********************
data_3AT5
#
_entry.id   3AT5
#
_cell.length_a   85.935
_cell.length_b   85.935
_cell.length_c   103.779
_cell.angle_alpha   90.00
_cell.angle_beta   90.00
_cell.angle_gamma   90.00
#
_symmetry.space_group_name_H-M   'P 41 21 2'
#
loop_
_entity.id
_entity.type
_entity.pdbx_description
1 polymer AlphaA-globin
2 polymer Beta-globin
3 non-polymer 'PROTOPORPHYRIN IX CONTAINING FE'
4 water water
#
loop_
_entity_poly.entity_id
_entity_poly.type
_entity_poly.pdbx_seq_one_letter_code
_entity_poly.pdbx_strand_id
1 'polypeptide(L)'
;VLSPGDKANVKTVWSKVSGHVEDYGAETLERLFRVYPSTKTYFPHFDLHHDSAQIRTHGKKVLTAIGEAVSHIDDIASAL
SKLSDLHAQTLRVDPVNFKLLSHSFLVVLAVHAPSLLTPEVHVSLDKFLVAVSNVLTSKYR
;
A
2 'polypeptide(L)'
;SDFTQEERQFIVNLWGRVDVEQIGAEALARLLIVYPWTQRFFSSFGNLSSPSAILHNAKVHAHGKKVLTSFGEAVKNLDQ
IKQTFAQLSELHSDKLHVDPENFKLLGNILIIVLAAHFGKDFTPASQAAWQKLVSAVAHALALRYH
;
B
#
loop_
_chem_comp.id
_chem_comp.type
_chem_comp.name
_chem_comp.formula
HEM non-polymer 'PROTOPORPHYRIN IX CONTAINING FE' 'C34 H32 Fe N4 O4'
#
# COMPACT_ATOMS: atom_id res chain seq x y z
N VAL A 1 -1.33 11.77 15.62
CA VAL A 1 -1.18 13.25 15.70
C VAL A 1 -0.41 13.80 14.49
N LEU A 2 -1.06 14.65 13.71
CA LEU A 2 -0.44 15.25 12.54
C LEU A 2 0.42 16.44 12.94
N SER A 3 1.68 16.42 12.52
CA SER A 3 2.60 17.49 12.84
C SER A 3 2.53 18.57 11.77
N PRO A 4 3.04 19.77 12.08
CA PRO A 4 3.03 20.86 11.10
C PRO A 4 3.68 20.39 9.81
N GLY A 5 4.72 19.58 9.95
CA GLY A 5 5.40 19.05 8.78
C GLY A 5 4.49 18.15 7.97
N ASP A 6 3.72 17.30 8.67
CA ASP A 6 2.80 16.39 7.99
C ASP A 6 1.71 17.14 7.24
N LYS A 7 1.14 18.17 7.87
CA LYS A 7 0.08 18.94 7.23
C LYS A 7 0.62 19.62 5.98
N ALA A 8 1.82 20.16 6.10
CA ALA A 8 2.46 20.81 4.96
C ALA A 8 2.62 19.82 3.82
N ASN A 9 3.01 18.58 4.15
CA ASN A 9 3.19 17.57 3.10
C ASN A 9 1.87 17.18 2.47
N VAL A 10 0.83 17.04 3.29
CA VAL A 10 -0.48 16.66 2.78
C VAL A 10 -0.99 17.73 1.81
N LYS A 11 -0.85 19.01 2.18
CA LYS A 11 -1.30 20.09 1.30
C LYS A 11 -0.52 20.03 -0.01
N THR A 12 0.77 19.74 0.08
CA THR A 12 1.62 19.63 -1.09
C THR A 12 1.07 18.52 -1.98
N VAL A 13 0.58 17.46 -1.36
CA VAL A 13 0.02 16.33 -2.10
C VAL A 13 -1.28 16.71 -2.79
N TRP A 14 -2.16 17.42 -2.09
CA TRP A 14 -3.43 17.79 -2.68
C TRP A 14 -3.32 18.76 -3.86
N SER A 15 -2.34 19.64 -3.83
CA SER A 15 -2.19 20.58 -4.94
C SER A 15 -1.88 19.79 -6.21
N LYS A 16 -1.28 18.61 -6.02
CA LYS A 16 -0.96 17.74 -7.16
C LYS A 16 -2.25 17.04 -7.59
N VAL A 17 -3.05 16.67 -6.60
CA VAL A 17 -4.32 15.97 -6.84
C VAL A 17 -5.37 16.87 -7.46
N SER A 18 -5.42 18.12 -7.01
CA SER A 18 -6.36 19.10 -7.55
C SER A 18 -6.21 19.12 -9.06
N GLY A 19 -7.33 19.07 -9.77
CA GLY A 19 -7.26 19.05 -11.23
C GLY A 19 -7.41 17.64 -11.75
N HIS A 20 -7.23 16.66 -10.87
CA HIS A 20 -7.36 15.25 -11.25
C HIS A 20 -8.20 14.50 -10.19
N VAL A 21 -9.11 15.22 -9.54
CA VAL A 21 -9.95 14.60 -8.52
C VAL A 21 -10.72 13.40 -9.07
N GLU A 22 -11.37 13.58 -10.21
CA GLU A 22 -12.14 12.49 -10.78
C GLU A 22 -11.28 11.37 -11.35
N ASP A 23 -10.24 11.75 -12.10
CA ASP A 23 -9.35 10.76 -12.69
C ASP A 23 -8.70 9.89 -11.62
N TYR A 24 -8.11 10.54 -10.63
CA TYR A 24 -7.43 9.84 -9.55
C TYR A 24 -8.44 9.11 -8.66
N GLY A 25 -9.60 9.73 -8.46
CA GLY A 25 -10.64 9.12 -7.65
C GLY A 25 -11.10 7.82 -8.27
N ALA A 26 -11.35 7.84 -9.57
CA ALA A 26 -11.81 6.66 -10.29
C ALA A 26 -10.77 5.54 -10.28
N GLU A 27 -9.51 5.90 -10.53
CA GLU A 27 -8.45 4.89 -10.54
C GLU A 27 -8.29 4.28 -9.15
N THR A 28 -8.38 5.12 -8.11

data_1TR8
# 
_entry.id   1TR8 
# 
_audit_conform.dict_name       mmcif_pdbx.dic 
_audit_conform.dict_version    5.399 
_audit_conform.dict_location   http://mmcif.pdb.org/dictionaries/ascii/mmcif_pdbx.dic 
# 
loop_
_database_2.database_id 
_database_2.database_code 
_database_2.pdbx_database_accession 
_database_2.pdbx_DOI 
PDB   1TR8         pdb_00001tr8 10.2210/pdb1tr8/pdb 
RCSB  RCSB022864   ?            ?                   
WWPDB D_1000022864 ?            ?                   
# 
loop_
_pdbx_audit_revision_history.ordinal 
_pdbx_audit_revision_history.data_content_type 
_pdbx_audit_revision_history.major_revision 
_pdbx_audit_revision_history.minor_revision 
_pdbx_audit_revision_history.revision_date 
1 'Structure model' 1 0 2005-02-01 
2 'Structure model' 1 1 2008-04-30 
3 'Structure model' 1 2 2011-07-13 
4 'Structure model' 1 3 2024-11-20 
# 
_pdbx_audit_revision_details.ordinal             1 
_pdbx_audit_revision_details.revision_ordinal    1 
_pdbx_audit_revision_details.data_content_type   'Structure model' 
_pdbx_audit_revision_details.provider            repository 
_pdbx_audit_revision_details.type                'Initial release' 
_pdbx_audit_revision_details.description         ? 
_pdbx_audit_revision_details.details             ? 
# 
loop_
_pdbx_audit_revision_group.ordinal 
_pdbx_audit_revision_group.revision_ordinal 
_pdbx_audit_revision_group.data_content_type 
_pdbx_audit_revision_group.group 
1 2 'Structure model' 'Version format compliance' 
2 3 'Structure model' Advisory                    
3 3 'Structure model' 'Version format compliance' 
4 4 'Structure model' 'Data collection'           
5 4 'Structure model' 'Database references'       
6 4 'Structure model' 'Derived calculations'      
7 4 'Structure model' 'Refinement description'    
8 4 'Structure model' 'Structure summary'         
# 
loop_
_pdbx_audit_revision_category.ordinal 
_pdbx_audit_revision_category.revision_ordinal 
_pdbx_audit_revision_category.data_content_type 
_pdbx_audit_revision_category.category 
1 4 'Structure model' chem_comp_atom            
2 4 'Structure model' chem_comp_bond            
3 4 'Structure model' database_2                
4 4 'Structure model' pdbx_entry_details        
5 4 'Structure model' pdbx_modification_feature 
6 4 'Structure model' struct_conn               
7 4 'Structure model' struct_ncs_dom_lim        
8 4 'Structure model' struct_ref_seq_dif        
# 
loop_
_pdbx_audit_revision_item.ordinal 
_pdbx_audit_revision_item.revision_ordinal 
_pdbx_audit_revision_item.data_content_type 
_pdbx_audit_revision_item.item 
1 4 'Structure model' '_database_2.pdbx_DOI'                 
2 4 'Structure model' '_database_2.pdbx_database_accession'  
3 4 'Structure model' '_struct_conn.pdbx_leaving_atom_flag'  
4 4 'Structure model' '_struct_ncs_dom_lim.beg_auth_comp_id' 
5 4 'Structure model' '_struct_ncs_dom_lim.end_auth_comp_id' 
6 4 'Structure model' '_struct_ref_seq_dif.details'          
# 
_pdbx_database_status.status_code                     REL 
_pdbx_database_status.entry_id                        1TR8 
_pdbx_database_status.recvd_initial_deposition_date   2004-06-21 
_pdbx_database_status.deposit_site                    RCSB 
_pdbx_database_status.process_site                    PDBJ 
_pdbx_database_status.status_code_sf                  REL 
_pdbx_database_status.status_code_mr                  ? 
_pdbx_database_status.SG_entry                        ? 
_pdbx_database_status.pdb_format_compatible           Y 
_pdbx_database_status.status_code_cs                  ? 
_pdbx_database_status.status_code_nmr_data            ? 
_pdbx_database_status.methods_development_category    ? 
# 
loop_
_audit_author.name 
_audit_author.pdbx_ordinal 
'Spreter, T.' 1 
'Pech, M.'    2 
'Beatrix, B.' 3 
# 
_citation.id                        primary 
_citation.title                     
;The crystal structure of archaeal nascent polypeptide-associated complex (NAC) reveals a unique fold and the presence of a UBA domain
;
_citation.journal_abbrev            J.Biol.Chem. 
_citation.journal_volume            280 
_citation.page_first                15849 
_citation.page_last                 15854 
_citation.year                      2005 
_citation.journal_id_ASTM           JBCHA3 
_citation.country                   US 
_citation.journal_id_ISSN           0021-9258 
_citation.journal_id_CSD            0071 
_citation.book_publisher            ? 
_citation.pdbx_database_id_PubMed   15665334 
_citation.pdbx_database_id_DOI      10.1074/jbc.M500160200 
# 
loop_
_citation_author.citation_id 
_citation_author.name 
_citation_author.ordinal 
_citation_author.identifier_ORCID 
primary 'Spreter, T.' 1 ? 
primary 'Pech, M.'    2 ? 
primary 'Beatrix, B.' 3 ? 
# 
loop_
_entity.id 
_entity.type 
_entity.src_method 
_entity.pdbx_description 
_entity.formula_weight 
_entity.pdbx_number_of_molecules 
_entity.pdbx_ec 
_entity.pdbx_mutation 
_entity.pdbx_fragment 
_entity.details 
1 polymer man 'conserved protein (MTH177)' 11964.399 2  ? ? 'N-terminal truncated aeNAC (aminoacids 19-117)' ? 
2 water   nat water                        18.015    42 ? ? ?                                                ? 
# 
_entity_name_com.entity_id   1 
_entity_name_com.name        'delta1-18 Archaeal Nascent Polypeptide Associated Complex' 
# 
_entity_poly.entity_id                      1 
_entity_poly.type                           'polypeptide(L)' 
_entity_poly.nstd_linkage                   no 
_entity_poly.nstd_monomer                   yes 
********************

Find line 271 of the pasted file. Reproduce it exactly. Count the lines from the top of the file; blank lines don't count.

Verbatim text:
_entity_poly.nstd_monomer                   yes 